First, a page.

Final Exit Network
A Minnesota law banning the offering of advice or encouragement about how to commit suicide is an unconstitutional restriction on free speech, the state appeals court ruled Monday. The decision by a three-judge panel of the Minnesota Court of Appeals was hailed as a “grand slam” victory by Robert Rivas, an attorney for the Final Exit Network. Two members of the national right-to-die group are charged in the 2007 suicide of Doreen Dunn, a 57-year-old Apple Valley woman who had suffered from chronic pain for more than a decade. Prosecutors “don’t have one scintilla of evidence from the scene” to support the charges that the two Final Exit Network members assisted in Dunn’s suicide, Rivas said.
The Minnesota Court of Appeals says a state law against “advising” people on committing suicide is unconstitutional. A three-judge appeals panel affirmed a lower court’s ruling that the law is an overly broad restriction on free speech.
A member of a right-to-die group facing assisted-suicide charges in Minnesota has died after a long battle with prostate cancer.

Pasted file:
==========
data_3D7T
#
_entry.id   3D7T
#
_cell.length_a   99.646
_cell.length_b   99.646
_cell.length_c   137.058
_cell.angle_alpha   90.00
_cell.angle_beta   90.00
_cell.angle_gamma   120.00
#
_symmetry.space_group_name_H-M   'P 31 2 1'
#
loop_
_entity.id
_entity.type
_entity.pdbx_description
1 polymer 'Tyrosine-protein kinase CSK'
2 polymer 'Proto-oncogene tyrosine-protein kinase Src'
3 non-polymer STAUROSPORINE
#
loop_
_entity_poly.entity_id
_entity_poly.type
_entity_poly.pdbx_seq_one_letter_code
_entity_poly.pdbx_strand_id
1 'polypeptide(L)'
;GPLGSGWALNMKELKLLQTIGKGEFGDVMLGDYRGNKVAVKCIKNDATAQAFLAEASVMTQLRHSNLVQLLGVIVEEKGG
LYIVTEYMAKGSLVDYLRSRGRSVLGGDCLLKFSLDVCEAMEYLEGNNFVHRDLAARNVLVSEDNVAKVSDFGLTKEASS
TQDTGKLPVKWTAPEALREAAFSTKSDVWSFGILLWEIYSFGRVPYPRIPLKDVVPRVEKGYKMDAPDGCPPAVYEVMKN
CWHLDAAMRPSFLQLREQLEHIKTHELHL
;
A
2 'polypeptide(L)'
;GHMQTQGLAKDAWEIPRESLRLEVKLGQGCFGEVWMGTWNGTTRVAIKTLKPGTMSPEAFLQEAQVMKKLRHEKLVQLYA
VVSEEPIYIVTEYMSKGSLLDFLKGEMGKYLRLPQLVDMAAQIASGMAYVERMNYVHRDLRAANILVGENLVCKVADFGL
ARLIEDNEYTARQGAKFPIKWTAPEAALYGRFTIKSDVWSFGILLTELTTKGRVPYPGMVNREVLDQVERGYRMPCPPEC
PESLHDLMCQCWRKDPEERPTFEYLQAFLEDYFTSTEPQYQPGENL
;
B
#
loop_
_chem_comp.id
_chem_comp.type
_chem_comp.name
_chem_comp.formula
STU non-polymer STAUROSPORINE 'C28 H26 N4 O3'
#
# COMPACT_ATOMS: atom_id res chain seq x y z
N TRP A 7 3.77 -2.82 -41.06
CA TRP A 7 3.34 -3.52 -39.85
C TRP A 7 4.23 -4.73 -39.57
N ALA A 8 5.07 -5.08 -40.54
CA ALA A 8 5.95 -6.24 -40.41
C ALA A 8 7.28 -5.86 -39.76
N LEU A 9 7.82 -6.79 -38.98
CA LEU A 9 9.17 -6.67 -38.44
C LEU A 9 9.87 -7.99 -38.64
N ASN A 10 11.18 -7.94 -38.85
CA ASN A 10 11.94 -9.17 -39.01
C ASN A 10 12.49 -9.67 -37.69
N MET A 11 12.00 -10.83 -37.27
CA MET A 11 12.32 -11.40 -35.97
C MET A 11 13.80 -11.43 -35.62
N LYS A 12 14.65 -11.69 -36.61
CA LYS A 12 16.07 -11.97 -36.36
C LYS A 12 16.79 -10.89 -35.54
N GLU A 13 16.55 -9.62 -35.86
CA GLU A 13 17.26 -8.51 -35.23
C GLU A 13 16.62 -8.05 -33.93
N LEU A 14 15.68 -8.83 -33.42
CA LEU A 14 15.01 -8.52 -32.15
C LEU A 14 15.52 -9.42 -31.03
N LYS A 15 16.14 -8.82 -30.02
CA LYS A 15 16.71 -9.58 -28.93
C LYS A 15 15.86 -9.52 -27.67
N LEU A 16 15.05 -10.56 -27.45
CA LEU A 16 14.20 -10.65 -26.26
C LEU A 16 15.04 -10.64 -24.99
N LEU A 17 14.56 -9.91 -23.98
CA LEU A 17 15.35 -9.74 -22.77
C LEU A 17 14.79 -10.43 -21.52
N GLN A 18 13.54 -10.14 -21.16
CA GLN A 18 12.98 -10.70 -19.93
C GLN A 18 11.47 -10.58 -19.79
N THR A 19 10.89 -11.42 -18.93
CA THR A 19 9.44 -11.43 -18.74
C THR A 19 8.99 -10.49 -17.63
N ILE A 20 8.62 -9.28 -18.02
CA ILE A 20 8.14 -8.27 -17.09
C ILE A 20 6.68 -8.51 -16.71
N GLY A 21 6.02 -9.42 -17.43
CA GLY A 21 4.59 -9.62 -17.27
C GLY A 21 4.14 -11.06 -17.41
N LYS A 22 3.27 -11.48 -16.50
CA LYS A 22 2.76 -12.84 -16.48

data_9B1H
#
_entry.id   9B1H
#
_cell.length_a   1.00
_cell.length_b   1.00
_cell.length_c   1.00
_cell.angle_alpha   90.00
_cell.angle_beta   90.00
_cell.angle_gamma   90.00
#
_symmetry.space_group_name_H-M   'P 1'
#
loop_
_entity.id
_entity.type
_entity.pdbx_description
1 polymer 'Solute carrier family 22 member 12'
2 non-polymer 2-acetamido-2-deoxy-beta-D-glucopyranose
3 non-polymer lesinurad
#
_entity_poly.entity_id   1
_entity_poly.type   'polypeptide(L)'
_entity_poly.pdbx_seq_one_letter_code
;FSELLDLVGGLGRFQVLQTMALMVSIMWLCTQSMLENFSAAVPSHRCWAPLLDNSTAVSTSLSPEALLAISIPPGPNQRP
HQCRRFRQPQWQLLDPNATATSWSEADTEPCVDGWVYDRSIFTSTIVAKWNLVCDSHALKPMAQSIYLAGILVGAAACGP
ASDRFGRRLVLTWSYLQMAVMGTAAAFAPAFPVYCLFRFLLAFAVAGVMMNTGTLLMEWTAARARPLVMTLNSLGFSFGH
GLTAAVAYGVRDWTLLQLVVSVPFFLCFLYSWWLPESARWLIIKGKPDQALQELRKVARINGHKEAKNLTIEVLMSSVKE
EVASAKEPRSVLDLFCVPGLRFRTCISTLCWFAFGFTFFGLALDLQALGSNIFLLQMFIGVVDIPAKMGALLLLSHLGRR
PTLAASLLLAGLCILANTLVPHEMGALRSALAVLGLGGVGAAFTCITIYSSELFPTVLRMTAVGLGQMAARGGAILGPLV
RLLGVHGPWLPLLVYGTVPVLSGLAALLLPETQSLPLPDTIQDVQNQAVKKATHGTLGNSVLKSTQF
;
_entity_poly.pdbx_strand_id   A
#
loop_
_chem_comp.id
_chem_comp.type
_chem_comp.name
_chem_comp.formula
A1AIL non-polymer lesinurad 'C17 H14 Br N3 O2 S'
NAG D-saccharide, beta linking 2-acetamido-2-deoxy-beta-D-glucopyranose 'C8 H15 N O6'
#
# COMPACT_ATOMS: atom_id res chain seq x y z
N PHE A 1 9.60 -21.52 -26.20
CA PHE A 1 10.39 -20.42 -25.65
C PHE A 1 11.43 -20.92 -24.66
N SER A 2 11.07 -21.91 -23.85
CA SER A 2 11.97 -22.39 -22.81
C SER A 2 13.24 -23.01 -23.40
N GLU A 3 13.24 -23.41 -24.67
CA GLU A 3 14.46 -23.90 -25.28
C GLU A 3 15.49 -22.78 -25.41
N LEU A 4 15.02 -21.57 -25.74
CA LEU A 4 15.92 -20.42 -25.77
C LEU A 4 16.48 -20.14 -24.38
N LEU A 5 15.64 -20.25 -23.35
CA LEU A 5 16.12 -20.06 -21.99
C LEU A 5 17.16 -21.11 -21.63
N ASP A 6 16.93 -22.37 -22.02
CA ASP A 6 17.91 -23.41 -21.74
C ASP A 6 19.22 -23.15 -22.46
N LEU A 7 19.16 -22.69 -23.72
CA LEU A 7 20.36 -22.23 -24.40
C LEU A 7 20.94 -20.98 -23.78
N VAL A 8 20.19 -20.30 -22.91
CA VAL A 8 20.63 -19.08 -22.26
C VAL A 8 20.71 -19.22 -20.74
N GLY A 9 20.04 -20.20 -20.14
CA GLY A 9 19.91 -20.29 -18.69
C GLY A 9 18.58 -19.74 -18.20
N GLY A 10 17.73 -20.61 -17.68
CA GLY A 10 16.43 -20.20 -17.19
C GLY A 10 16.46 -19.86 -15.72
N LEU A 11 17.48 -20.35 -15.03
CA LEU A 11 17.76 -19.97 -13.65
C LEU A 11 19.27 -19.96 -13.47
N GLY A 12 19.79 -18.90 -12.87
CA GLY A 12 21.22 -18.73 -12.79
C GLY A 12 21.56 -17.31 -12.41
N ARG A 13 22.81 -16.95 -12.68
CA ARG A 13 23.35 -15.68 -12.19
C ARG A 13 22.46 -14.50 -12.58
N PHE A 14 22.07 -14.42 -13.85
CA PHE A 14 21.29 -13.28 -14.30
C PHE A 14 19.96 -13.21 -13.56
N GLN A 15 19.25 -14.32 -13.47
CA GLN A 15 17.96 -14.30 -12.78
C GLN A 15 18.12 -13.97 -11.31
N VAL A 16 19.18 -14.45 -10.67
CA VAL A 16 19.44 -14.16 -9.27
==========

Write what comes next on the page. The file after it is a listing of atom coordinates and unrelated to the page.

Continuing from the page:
A Minnesota judge has dismissed charges against the former head of a national right-to-die group accused in the death of an Apple Valley woman.
Members of a national right-to-die group are challenging Minnesota’s assisted-suicide law, saying it violates constitutional rights to freedom of speech and freedom of association.
The debate over a person’s “right to die” is taking place in a Dakota County courtroom.
The medical director of Final Exit Network is being charged with assisted suicide after the death of an Apple Valley woman in 2007.
A Minnesota grand jury has indicted a national right-to-die group and several members for their actions in the 2007 suicide of a suburban Minneapolis woman.